Relay for Life: Over 400 join the fight against cancer

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The American Cancer Society’s Northeast Kingdom edition of Relay for Life took place in Newport on Saturday night.  Luminarias commemorating cancer victims and survivors were placed along the track at North Country Union High School and lit at nightfall.  Photo by Nathalie Gagnon-Joseph

The American Cancer Society’s Northeast Kingdom edition of Relay for Life took place in Newport on Saturday night. Luminarias commemorating cancer victims and survivors were placed along the track at North Country Union High School and lit at nightfall. Photo by Nathalie Gagnon-Joseph

copyright the Chronicle July 1, 2015

by Nathalie Gagnon-Joseph

NEWPORT — The luminaria-lined track at North Country Union High School (NCUHS) was filled with people of all ages talking and laughing Saturday night as they walked to raise money to fight cancer.

Ice-filled kiddie pools at either end of the track kept water bottles cold so participants could rehydrate during their trek.

By Saturday morning 323 people had signed up for the American Cancer Society’s 12-hour Relay for Life in advance. In the evening, 89 more signed up in person, and others came to walk without signing in, or simply to buy a luminaria bag. The relay lasts all night.

People who are signed up are grouped into teams. Thirty-five teams raised…To read the rest of this article, and all the Chronicle‘s stories, subscribe:

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Rasputitsa cyclists brave chilly weather and mud season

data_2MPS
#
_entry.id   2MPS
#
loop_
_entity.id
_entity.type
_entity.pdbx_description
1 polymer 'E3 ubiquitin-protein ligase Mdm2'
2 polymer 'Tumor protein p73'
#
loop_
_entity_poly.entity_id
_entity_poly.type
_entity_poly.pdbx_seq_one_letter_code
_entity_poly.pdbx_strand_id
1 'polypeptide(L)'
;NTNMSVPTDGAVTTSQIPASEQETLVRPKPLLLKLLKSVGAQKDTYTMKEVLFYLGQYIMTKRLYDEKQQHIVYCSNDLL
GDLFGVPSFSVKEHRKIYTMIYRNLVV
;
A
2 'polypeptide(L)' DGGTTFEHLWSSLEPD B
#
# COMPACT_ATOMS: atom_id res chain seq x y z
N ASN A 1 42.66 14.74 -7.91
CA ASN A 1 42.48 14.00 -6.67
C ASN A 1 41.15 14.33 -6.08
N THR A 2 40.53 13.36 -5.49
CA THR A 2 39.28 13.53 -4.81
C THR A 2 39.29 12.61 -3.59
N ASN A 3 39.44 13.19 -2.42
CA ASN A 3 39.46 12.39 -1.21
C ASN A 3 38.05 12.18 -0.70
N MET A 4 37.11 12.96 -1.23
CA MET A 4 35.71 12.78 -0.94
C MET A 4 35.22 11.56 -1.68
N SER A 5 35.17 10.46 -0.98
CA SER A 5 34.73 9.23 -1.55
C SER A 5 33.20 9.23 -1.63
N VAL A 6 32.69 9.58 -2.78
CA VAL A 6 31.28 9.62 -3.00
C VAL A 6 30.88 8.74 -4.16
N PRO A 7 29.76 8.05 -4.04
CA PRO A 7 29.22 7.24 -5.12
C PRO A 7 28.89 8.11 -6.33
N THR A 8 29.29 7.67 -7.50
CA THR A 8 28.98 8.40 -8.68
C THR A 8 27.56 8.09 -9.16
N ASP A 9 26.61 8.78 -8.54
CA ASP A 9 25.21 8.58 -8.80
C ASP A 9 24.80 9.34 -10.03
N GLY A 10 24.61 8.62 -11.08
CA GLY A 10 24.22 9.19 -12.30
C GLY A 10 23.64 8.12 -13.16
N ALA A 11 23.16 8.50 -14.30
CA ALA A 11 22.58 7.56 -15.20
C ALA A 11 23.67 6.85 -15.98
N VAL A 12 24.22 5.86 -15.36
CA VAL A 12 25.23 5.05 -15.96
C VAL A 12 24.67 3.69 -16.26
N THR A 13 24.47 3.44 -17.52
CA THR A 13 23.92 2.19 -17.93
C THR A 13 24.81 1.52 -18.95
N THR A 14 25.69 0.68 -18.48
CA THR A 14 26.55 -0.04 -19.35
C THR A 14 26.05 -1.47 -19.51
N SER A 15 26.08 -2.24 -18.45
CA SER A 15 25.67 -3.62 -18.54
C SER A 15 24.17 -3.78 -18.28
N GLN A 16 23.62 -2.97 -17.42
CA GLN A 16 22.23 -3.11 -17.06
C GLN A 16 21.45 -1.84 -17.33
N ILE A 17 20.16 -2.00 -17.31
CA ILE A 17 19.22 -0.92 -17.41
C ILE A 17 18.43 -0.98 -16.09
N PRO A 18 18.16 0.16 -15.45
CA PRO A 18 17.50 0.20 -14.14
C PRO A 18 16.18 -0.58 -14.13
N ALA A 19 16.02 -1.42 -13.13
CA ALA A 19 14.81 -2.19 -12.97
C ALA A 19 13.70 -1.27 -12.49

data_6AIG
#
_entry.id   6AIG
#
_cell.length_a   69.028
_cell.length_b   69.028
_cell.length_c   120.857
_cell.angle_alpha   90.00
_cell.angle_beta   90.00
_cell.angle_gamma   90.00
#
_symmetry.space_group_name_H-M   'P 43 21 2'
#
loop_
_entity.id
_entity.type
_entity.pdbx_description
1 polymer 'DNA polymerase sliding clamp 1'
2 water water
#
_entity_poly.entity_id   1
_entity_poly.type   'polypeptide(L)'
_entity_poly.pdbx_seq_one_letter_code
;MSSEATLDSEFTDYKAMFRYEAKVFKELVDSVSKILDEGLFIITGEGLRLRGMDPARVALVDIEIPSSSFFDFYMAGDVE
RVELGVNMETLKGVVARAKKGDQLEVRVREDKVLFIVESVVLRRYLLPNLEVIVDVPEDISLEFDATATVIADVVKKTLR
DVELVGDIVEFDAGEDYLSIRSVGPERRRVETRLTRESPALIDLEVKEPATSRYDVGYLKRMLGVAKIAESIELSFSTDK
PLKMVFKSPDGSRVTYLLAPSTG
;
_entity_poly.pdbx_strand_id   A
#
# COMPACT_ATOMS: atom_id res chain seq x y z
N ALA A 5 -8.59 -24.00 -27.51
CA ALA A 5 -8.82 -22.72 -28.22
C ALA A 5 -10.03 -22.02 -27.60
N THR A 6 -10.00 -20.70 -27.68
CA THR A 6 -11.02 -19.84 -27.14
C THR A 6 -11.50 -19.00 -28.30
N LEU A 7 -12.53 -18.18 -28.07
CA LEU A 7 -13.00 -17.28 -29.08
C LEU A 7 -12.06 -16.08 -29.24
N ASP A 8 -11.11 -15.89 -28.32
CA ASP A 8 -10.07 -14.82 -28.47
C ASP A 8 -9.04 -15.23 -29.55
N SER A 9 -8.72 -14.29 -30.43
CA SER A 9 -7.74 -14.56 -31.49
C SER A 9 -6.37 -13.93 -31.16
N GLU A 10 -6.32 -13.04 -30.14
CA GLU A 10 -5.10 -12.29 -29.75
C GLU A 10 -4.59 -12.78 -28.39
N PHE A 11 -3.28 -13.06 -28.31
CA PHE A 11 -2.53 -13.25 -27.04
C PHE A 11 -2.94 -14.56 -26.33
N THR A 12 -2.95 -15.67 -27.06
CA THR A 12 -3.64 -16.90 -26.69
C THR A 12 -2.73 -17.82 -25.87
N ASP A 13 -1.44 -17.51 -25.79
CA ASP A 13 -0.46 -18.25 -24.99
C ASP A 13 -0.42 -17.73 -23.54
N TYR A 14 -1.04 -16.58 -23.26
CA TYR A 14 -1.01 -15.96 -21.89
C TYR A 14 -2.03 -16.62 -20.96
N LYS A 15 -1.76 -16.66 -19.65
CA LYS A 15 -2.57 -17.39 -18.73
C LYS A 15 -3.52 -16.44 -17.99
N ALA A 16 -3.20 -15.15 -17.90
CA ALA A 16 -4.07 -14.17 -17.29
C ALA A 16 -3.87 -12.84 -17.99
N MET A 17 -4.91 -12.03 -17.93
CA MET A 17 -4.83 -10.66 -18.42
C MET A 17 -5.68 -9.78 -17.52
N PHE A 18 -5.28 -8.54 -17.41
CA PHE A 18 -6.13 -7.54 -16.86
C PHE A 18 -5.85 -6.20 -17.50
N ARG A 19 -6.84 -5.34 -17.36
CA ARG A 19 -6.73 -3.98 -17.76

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A mass start heralded the beginning of the 47-mile Rasputitsa cycling race.  More than 350 racers began and ended the 47 mile race in downtown Newport on a cool Saturday morning in support of the Mary E. Wright Halo Foundation.

A mass start heralded the beginning of the 47-mile Rasputitsa cycling race. More than 350 racers began and ended the 47 mile race in downtown Newport on a cool Saturday morning in support of the Mary E. Wright Halo Foundation.   Photo by Richard Creaser

copyright the Chronicle April 23, 2014

by Richard Creaser

NEWPORT — Mud season is typically a time of year that Vermont residents have come to dread. For the 350 riders in Saturday’s Rasputitsa cycling event, however, mud season represented a challenge that begged to be accepted.

The lure of the Rasputitsa is one that finds its roots in the European Spring Classic bicycle races, co-organizer Heidi Myers told the Chronicle on Friday. The growth of gravel road racing nationally, coupled with the success of Ms. Myers’ and fellow co-organizer Anthony Moccia’s Dirty 40 race last August, led them to attempt a second race in the Northeast Kingdom. The fact that so many cyclists braved a blustery April morning and 47 miles of often treacherous back roads appears to have confirmed their belief in the sport’s popularity.

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